Non-Federal financial contributions can include State, local, and private sector funding; or other forms of cost share such right of way contributions or recycled revenue from the competitive sale or lease of publicly owned or operated assets. Unless otherwise authorized by statute, non-Federal cost-share may not be counted as the non-Federal share for both the BUILD Transportation grant and another Federal grant program.

  1.  What is the difference between a joint applicant and a partner?

A joint applicant refers to one or more Eligible Applicants, as described in the NOFO, who submit a single application.  Multiple States or jurisdictions may submit a joint application and must identify a lead applicant as the primary point of contact.  Joint applications must include a description of the roles and responsibilities of each applicant and must be signed by each applicant.  Only an eligible entity may receive and administer BUILD funds upon award, and lead applicants who wish to administer their grants through eligible co-applicants (such as State DOTs) should create those relationships (such as through MOUs) to the extent possible prior to award.

A project partner refers to one or more stakeholders or collaborators that support the project.  Project support can include, but is not limited to, help with public engagement or outreach, monetary contributions, planning, or public alignment with project priorities.  A project partner need not be an Eligible Applicant.  

  1.  Can an application contain more than one project component?

Yes, if the components demonstrate a strong relationship or connection between them.  DOT strongly encourages each applicant to identify in their application the project components that have independent utility, independently align with the selection criteria, and meet NEPA requirements; and DOT encourages each applicant to separately detail the costs and requested BUILD funding for those components, as well as the overall BUILD funding request. 

  1.  How many applications can I submit?

Applicants may submit a total of three (3) project applications (planning and/or capital) for BUILD Transportation grants. The Department will only review the three most recent submittals prior to the application deadline. 

  1.  Are Planning Grant applications required to submit a Benefit-Cost Analysis (BCA)?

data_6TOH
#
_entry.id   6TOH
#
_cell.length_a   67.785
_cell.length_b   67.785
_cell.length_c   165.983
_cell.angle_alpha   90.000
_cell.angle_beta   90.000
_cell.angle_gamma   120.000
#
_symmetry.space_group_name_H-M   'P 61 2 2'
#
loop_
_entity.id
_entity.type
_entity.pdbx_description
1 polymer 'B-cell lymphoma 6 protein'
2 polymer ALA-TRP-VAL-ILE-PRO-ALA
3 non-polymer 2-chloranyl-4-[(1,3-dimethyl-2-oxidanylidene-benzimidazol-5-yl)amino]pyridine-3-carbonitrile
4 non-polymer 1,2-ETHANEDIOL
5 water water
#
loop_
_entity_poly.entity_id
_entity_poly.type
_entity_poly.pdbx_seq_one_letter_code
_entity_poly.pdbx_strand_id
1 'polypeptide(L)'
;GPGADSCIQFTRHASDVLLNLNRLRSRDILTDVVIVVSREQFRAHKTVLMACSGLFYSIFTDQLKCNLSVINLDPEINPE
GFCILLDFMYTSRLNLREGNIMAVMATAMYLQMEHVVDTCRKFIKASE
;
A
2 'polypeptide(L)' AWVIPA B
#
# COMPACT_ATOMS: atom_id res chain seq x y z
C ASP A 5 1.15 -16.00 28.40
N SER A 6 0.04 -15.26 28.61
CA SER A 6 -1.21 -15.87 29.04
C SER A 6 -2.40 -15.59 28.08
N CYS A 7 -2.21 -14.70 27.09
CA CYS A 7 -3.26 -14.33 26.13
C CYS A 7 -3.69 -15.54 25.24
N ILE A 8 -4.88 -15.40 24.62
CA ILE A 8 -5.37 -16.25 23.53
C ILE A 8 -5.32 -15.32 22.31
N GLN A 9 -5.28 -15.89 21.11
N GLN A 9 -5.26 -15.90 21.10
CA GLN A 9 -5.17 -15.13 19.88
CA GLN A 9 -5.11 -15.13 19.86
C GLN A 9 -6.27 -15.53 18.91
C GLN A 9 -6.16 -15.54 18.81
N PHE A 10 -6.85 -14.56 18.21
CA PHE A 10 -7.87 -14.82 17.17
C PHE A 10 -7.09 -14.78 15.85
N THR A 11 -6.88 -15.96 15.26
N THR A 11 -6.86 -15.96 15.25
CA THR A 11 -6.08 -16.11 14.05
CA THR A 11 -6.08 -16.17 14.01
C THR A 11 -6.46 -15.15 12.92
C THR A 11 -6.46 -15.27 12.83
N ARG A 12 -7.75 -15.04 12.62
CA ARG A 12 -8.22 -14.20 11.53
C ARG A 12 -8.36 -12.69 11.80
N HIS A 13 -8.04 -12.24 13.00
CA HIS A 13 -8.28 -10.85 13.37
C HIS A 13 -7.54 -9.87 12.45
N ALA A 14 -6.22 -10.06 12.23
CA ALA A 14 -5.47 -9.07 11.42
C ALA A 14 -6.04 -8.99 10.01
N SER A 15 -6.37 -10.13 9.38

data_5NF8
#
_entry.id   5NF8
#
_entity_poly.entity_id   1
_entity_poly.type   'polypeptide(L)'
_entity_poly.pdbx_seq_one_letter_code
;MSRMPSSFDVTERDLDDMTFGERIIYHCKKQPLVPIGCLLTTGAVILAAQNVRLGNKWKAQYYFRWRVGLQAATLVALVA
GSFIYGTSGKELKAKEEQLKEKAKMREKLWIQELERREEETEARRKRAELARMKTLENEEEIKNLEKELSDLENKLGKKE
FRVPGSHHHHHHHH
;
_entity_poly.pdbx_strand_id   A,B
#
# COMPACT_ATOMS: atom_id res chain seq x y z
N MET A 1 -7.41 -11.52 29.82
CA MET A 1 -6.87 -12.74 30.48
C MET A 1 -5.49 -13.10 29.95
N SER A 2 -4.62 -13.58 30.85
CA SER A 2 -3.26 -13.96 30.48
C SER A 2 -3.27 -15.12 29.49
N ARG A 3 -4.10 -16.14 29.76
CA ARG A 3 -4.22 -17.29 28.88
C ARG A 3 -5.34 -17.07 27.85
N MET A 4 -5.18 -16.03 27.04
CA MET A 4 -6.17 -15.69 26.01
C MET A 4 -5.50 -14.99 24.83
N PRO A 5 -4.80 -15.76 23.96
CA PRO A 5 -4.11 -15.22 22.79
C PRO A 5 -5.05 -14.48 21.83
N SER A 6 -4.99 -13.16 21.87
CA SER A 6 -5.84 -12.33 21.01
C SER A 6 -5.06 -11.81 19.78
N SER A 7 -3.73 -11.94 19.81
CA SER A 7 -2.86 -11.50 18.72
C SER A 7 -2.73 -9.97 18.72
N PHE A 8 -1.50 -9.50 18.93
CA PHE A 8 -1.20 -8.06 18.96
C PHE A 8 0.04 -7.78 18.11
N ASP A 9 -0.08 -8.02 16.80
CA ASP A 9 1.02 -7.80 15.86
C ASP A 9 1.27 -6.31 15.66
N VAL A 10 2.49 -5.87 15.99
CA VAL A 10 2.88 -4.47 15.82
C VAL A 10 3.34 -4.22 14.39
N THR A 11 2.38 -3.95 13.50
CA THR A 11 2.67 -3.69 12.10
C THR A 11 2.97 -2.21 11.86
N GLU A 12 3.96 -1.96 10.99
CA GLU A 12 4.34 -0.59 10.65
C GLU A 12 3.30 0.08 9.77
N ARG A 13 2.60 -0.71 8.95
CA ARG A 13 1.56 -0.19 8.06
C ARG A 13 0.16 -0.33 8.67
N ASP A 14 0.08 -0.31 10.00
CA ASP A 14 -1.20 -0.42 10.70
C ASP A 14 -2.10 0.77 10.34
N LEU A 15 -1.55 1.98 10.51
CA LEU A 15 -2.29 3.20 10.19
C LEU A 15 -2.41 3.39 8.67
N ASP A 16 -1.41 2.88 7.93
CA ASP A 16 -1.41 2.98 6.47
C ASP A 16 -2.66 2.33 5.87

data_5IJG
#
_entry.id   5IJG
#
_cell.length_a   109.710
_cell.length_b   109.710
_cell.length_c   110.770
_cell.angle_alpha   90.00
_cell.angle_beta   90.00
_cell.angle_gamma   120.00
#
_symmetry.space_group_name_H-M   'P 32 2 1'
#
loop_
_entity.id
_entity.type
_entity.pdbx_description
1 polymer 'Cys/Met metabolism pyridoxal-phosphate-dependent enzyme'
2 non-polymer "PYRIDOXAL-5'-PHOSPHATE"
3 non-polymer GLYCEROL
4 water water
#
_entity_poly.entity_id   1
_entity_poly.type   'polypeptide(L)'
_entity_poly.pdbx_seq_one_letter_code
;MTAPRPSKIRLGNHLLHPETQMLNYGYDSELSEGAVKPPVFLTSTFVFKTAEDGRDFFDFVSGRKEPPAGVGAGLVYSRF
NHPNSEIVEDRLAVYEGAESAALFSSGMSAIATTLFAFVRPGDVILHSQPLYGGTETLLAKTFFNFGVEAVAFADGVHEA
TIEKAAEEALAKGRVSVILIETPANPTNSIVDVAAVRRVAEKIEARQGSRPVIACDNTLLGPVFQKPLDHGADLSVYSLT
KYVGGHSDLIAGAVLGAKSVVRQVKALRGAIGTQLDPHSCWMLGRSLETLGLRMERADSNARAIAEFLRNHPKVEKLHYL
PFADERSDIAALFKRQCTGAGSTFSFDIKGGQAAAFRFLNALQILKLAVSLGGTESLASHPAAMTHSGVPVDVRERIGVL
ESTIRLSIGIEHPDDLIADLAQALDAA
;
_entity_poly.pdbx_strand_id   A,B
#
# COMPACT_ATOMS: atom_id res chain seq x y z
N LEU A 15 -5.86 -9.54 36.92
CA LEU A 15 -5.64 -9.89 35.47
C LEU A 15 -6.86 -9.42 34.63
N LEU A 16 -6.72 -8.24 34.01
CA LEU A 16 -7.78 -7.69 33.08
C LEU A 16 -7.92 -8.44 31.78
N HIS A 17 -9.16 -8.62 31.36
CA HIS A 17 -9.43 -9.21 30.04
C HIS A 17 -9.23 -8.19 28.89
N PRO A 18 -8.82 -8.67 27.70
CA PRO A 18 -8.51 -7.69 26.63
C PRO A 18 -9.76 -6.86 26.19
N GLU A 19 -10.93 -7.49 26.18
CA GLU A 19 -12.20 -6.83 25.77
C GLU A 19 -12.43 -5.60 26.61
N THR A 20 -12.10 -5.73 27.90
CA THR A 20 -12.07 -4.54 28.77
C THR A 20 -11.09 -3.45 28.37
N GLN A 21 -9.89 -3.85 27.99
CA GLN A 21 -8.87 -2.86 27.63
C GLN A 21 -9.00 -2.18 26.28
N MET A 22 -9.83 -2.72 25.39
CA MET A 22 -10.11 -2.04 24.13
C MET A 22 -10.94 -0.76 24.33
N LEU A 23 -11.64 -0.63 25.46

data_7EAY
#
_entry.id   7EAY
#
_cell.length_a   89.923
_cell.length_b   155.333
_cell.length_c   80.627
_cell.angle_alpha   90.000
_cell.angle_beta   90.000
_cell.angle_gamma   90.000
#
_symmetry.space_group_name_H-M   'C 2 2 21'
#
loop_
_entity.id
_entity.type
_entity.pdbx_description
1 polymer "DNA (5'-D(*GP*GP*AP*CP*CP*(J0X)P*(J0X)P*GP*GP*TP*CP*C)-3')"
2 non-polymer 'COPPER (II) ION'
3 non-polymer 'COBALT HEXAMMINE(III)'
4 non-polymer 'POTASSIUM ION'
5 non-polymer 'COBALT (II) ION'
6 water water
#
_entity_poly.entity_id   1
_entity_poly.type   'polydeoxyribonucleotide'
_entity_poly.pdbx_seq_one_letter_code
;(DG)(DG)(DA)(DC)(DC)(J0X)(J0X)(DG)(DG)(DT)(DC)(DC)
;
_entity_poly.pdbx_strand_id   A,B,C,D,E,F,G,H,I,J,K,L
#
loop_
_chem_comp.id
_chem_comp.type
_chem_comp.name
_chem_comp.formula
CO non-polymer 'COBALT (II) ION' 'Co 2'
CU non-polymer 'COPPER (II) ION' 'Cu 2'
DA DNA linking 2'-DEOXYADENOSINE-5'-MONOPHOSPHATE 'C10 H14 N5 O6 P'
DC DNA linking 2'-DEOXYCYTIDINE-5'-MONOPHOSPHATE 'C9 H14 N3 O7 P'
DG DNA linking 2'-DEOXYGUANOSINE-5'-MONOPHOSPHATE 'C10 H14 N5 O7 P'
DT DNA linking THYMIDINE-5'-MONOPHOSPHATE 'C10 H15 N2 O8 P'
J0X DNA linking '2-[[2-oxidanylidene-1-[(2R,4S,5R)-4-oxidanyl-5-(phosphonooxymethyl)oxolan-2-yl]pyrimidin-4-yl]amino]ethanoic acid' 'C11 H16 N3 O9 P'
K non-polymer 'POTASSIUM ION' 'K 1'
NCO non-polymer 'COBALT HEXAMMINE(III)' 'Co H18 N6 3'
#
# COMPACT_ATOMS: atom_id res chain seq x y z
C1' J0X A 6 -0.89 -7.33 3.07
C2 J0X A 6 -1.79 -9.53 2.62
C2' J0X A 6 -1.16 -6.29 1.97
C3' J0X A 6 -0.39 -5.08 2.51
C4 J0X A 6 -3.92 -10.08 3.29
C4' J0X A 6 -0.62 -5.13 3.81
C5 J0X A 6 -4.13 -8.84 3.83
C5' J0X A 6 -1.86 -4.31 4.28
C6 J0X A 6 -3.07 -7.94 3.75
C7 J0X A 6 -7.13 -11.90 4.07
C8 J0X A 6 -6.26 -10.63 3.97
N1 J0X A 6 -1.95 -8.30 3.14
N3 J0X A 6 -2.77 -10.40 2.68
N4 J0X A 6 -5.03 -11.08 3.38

Planning grants will receive the same Merit Criteria Evaluation, but will not receive an Economic Analysis or Environmental Risk assessment, therefore they do not need to submit a BCA.

  1.  If you intend to demonstrate independent utility on project components, is a BCA needed for each component or only for the entire project?

While USDOT allows for packages of projects to be included in a single grant application, each component of such package with independent utility should be evaluated separately, with its own BCA. The costs and benefits of each individual component may also be aggregated to provide a summary estimate of net benefits for the entire package. Where projects within a package may be expected to also have collective benefits that are larger than the sum of the benefits of the individual project components, applicants should clearly explain why this would be the case and provide any supporting analyses to that effect. DOT recognizes the technical challenges in preparing a BCA and encourages applicants to do their best in demonstrating the anticipated benefits and estimated costs of the entire project as well as appropriate components.

  1.  Is capital equipment or rolling stock eligible for BUILD Transportation funds?

Yes, equipment is eligible, but Federal requirements apply to the use of any grant funding.  Please see section F.2. of the BUILD Transportation NOFO for information on Federal requirements. However, BUILD Transportation grant projects involving vehicle acquisition must involve only vehicles that comply with applicable Federal Motor Vehicle Safety Standards (FMVSS) and Federal Motor Carrier Safety Regulations (FMCSR), or vehicles that are exempt from Federal Motor Vehicle Safety Standards or Federal Motor Carrier Safety Regulations in a manner that allows for the legal acquisition and deployment of the vehicle or vehicles.

  1.  What broadband activities are eligible for a BUILD Transportation Grant?

If construction of the transportation project will allow concurrent installation of fiber or other broadband deployment as an essential service, the applicant should describe those activities and how they support quality of life. The Department will consider that information when evaluating the project’s alignment with the quality of life merit criterion.  Unless the concurrent activities support transportation, they will not be eligible for reimbursement.  

  1.  Are eligible projects allowed to apply to multiple discretionary grant programs such as the Infrastructure for Rebuilding America (INFRA) program or the Port Improvement Development Program (PIDP)?

Projects that meet the minimum eligibility requirements for the programs may submit applications to multiple programs, but must submit separate applications that independently address how the project satisfies applicable selection criteria for the relevant grant program. If a project is submitted to multiple programs, and that scope of work is the same for each application, the Department may conduct a single Benefit Cost Analysis for that project, as stated in the BUILD NOFO.

  1.  How do we get feedback on previous BUILD [or TIGER] Transportation grant submissions to improve chances of success?